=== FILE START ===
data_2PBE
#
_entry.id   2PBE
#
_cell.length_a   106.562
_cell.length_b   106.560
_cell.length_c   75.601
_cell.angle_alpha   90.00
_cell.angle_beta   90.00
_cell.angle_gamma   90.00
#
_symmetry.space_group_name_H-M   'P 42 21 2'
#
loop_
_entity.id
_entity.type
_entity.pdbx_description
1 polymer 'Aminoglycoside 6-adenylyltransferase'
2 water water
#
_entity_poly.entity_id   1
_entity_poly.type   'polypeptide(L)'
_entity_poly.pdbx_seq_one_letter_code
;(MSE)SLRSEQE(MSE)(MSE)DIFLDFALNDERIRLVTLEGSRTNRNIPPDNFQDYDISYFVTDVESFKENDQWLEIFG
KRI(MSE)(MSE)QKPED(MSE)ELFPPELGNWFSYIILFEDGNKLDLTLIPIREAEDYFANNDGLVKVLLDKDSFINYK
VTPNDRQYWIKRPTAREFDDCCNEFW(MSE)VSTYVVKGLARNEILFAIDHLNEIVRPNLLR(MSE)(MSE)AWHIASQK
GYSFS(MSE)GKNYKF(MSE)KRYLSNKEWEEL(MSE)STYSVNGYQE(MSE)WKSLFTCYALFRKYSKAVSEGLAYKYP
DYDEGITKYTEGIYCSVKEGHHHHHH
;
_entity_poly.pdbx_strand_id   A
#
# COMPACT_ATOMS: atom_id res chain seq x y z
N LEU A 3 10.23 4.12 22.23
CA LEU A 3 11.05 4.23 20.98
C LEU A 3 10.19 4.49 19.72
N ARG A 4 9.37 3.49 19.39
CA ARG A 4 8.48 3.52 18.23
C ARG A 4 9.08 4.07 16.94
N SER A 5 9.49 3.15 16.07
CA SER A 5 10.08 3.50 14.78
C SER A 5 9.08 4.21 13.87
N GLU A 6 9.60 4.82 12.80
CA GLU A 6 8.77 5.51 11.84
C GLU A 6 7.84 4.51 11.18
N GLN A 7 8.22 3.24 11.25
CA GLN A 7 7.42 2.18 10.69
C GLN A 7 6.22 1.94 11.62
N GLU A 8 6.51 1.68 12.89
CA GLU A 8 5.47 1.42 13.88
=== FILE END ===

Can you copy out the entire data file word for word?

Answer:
data_2PBE
#
_entry.id   2PBE
#
_cell.length_a   106.562
_cell.length_b   106.560
_cell.length_c   75.601
_cell.angle_alpha   90.00
_cell.angle_beta   90.00
_cell.angle_gamma   90.00
#
_symmetry.space_group_name_H-M   'P 42 21 2'
#
loop_
_entity.id
_entity.type
_entity.pdbx_description
1 polymer 'Aminoglycoside 6-adenylyltransferase'
2 water water
#
_entity_poly.entity_id   1
_entity_poly.type   'polypeptide(L)'
_entity_poly.pdbx_seq_one_letter_code
;(MSE)SLRSEQE(MSE)(MSE)DIFLDFALNDERIRLVTLEGSRTNRNIPPDNFQDYDISYFVTDVESFKENDQWLEIFG
KRI(MSE)(MSE)QKPED(MSE)ELFPPELGNWFSYIILFEDGNKLDLTLIPIREAEDYFANNDGLVKVLLDKDSFINYK
VTPNDRQYWIKRPTAREFDDCCNEFW(MSE)VSTYVVKGLARNEILFAIDHLNEIVRPNLLR(MSE)(MSE)AWHIASQK
GYSFS(MSE)GKNYKF(MSE)KRYLSNKEWEEL(MSE)STYSVNGYQE(MSE)WKSLFTCYALFRKYSKAVSEGLAYKYP
DYDEGITKYTEGIYCSVKEGHHHHHH
;
_entity_poly.pdbx_strand_id   A
#
# COMPACT_ATOMS: atom_id res chain seq x y z
N LEU A 3 10.23 4.12 22.23
CA LEU A 3 11.05 4.23 20.98
C LEU A 3 10.19 4.49 19.72
N ARG A 4 9.37 3.49 19.39
CA ARG A 4 8.48 3.52 18.23
C ARG A 4 9.08 4.07 16.94
N SER A 5 9.49 3.15 16.07
CA SER A 5 10.08 3.50 14.78
C SER A 5 9.08 4.21 13.87
N GLU A 6 9.60 4.82 12.80
CA GLU A 6 8.77 5.51 11.84
C GLU A 6 7.84 4.51 11.18
N GLN A 7 8.22 3.24 11.25
CA GLN A 7 7.42 2.18 10.69
C GLN A 7 6.22 1.94 11.62
N GLU A 8 6.51 1.68 12.89
CA GLU A 8 5.47 1.42 13.88